IT’S A WORD OF THE DAY QUIZ BONANZA!
Origin of revocation
OTHER WORDS FROM revocationrev·o·ca·tive [rev-uh-key-tiv, ri-vok-uh-], /ˈrɛv əˌkeɪ tɪv, rɪˈvɒk ə-/, rev·o·ca·to·ry [rev-uh-kuh-tawr-ee, -tohr-ee], /ˈrɛv ə kəˌtɔr i, -ˌtoʊr i/, adjectivenon·rev·o·ca·tion, noun
Words nearby revocation
What does revocation mean?
Revocation is the withdrawal or cancellation of something.
Revocation is a noun form of the verb revoke, which means to take back, withdraw, or cancel. Revoke and revocation are typically used in the context of officially taking back or cancelling some kind of right, status, or privilege that has already been given or approved. Passports and laws are subject to revocation, for example.
In the context of law, revocation typically refers to the withdrawal of an offer or the nullification of a legal contract like a will.
Example: The revocation of your privileges was a consequence of your repeated rule violations.
Where does revocation come from?
The first records of the word revocation come from around 1400. It ultimately derives from the Latin verb revocāre, which means “to call back” or “to withdraw” and is a combination of re-, meaning “back” or “again,” and vocāre, “to call.” Vocāre is also the root of words like invoke, evoke, and provoke.
A right or privilege has to have been granted or approved in the first place before it can be called back or revoked. Revocation is often used in a legal context to refer to certain rights or credentials being taken away, such as a driver’s license. Revocation of a person’s access or status can happen as a punishment for breaking the rules or for other reasons. The same thing goes when revocation happens in less official or less serious contexts. For example, a parent’s revocation of a kid’s screen time might be done as punishment.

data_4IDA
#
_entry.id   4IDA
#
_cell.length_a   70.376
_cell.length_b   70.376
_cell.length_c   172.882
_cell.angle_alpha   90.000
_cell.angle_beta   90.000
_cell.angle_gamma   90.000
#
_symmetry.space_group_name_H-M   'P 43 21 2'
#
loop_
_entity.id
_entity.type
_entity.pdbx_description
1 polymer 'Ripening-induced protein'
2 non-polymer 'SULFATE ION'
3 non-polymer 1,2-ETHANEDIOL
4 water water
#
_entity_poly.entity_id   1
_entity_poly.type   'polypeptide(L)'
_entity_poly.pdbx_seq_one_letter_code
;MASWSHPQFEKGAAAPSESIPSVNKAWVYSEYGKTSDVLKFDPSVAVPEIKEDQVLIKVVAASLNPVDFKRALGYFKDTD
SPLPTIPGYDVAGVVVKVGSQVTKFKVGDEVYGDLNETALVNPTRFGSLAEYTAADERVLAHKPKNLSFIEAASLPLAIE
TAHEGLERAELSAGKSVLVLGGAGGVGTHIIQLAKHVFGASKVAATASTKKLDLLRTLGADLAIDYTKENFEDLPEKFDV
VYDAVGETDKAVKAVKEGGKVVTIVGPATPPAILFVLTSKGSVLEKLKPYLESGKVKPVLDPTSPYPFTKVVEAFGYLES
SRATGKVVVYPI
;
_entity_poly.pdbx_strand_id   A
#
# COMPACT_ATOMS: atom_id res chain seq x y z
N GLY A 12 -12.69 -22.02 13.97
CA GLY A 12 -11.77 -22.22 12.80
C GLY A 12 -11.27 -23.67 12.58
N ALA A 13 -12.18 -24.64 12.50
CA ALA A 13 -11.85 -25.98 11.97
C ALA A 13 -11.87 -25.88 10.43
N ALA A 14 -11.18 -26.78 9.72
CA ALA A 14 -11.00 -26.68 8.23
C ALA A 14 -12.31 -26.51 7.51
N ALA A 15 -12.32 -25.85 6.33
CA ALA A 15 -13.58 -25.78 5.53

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What are some other forms of revocation?
- revoke (verb)
- revocatory (adjective)
- revocative (adjective)
What are some synonyms for revocation?
What are some words that share a root or word element with revocation?
What are some words that often get used in discussing revocation?
How is revocation used in real life?
Revocation is typically used in serious and official contexts.
CNN has sued the Trump administration for revoking Jim Acosta's press credentials. "The wrongful revocation of these credentials violates CNN and Acosta’s First Amendment rights of freedom of the press." https://t.co/hU2LpAA1r4
— HuffPost (@HuffPost) November 13, 2018
Effective Friday, Aspen businesses are required to close at midnight and are subject to license revocation if they are found not requiring customers to wear masks in their establishments.https://t.co/jbvh2Y0U1P pic.twitter.com/HBDeHOnh5B
— Aspen Times (@TheAspenTimes) July 2, 2020
After threatening revocation of special privileges if India bows to US pressure on Iran oil imports, Iran Embassy softens stand, says it "understands" New Delhi's challenges, @janusmyth reports https://t.co/yDc2DhkMI3
— Suhasini Haidar (@suhasinih) July 12, 2018
Try using revocation!
Which of the following words is NOT a synonym of revocation?
Example sentences from the Web for revocation
Amnesty International put out a press release calling for revocation of the law.
B receives the letter of revocation five minutes after mailing his acceptance.
Immediate revocation—even if revocation would be more effective by postponement—is the impulse of young wounded natures.Desperate Remedies|Thomas Hardy
One of his ancestors, at the imminent risk of exile, had boldly opposed the revocation of the Edict of Nantes.Which?|Ernest Daudet
Now, sir, in this letter, I see neither the form nor the substance of a revocation.
See also, on the effects of the Revocation, Lettres indites de Voltaire, vol.History of Civilization in England, Vol. 2 of 3|Henry Thomas Buckle
British Dictionary definitions for revocation
- the cancellation or annulment of a legal instrument, esp a will
- the withdrawal of an offer, power of attorney, etc